Secretary, Institutional Review Board
609-258-3976 or email@example.com
In addition to your questionnaire, you will also need to submit to the IRB a copy of the letter or email message you plan to use to invite people to take your survey. Below are some examples of survey invitation letters:
Subject: Senior Thesis Survey – Your Chance to win $50
I am a senior in the psychology department. Below is a link to a survey that is part of my research for my senior thesis. It is a short 10 minute survey about health care issues. By completing this survey you will be entered into a lottery. Four winners will be randomly selected to receive a cash prize of $50. Your participation is greatly appreciated!
Thanks for your time,
This link is unique to you. Please do not forward it.
Subject: The High School Valedictorian Project
Dear [FirstName] [LastName],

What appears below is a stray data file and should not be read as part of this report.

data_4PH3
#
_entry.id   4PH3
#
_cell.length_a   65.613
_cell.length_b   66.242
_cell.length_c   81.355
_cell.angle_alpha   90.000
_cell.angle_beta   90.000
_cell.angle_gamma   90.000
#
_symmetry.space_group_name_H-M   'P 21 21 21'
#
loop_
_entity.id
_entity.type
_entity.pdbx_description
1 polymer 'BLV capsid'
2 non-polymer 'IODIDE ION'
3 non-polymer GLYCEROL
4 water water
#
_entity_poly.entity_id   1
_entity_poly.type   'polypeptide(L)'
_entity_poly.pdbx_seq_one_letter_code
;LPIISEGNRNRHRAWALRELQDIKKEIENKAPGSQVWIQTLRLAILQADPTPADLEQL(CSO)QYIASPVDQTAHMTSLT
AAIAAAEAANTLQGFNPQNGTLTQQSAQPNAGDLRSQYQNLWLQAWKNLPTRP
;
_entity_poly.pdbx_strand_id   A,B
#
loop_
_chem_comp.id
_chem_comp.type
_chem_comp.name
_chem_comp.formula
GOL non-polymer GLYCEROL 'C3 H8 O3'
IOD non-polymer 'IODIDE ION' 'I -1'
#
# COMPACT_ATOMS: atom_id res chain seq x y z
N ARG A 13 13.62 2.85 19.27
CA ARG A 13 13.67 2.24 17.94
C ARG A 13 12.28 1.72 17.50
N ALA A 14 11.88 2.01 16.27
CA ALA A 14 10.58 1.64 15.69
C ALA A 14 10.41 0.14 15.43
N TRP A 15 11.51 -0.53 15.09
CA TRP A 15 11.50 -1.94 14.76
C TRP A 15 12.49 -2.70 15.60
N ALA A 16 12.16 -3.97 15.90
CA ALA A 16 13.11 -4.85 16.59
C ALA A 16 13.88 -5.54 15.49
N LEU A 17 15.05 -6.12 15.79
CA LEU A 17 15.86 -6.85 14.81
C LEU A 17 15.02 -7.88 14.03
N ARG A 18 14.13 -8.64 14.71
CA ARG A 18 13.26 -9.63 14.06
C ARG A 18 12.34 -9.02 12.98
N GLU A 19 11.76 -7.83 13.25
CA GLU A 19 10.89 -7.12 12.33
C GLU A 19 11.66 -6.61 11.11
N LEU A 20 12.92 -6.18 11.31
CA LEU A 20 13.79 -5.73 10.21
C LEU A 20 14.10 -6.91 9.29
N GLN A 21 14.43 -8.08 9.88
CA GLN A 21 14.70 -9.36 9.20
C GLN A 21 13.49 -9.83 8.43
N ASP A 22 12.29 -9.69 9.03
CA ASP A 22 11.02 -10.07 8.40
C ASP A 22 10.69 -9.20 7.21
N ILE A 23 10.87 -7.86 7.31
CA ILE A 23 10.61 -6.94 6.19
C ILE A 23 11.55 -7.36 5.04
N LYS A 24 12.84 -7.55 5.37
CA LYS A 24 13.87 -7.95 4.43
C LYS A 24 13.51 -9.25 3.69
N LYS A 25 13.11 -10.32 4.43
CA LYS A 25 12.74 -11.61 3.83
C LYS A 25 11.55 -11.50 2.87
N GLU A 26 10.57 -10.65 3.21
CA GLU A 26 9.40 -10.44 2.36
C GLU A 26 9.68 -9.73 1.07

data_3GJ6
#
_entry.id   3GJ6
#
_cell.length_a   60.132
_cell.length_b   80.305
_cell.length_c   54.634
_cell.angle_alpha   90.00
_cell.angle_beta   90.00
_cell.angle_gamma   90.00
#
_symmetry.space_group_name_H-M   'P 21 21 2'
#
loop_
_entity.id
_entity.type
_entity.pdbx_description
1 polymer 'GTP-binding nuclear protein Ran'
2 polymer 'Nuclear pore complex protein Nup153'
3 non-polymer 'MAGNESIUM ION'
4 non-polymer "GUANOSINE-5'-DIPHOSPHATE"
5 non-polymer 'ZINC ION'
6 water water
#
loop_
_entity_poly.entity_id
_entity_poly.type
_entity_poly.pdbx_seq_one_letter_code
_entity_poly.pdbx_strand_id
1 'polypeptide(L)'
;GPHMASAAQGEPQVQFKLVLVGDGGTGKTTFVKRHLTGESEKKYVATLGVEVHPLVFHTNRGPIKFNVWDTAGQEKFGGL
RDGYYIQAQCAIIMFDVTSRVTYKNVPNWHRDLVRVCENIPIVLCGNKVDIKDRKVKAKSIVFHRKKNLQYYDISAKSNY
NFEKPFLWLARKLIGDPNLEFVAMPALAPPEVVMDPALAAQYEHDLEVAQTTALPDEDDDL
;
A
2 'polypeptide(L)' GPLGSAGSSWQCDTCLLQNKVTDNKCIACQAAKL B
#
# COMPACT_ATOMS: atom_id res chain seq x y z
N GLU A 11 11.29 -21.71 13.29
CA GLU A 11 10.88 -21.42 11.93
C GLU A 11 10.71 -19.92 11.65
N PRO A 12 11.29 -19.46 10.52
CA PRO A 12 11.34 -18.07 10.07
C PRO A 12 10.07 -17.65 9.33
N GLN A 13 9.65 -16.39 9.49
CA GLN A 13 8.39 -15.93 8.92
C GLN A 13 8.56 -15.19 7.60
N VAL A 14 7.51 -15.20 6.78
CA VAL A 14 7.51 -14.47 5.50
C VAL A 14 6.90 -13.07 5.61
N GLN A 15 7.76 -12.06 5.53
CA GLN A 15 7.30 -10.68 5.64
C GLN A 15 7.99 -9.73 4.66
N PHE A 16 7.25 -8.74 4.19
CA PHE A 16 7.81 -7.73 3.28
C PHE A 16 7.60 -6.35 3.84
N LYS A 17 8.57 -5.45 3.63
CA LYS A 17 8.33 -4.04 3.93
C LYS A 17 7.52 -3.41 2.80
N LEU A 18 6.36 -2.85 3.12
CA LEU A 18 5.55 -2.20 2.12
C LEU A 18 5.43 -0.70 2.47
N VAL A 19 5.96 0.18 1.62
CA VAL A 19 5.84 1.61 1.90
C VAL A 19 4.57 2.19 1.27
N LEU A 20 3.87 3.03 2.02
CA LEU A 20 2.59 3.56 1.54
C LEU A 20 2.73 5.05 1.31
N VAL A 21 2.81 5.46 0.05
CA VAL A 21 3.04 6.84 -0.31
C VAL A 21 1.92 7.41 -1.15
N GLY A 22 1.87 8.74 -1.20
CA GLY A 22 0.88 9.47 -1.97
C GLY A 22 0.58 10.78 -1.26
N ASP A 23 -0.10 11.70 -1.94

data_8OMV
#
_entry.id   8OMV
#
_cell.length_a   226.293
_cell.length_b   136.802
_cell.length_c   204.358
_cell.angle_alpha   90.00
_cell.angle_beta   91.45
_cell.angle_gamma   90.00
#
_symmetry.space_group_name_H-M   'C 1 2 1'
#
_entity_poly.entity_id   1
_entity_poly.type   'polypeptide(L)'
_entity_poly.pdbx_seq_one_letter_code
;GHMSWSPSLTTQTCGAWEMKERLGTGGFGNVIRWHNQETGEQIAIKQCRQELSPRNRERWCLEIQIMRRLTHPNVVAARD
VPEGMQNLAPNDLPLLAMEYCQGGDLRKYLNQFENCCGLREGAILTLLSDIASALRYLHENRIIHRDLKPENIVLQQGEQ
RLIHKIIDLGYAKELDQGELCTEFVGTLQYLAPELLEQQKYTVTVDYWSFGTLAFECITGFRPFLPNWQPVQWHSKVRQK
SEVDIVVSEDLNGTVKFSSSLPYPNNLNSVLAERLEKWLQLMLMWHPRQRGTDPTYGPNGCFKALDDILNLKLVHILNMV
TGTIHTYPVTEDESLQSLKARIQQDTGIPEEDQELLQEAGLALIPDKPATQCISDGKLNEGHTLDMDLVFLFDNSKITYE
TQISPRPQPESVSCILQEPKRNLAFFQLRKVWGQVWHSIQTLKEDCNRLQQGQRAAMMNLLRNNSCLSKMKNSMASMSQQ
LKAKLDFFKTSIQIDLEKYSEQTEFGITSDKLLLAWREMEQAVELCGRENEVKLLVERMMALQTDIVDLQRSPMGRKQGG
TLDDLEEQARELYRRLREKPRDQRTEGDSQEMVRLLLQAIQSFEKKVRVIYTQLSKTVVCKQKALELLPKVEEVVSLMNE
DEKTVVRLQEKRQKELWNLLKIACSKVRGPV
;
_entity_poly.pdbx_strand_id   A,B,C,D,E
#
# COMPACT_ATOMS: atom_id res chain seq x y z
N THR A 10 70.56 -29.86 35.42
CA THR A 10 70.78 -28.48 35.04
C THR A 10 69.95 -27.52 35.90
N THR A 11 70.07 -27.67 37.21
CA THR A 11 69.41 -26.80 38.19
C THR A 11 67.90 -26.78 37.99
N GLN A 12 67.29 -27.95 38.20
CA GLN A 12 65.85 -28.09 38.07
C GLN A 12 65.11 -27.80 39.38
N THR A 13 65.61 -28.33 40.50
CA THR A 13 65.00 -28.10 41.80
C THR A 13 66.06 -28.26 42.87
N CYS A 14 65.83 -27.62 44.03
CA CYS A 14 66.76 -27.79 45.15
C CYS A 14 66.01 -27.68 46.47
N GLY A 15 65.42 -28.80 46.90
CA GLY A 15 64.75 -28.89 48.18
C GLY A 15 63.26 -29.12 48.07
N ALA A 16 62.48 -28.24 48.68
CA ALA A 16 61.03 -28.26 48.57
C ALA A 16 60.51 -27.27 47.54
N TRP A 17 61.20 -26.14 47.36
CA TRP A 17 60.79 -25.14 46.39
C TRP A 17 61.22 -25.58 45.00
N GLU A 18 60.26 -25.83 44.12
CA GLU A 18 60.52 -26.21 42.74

Congratulations on your outstanding academic accomplishments during high school! As valedictorian of [F4] High School you have been personally selected to participate in The High School Valedictorian Project, a groundbreaking and innovative study investigating the post-secondary school outcomes of America’s best and brightest.
Please share your experiences in our approximately twenty to thirty minute online survey by clicking [Link], a unique and secure link created just for you. Rest assured that all of your answers will be used only for scholarly purposes and will be kept completely confidential.
Your participation is critical to the success of this project. Only through your responses can we better understand this pivotal period in the life course and help future high achieving high school graduates successfully navigate it.
Thank you again for your so very generous participation.
Getting IRB Approval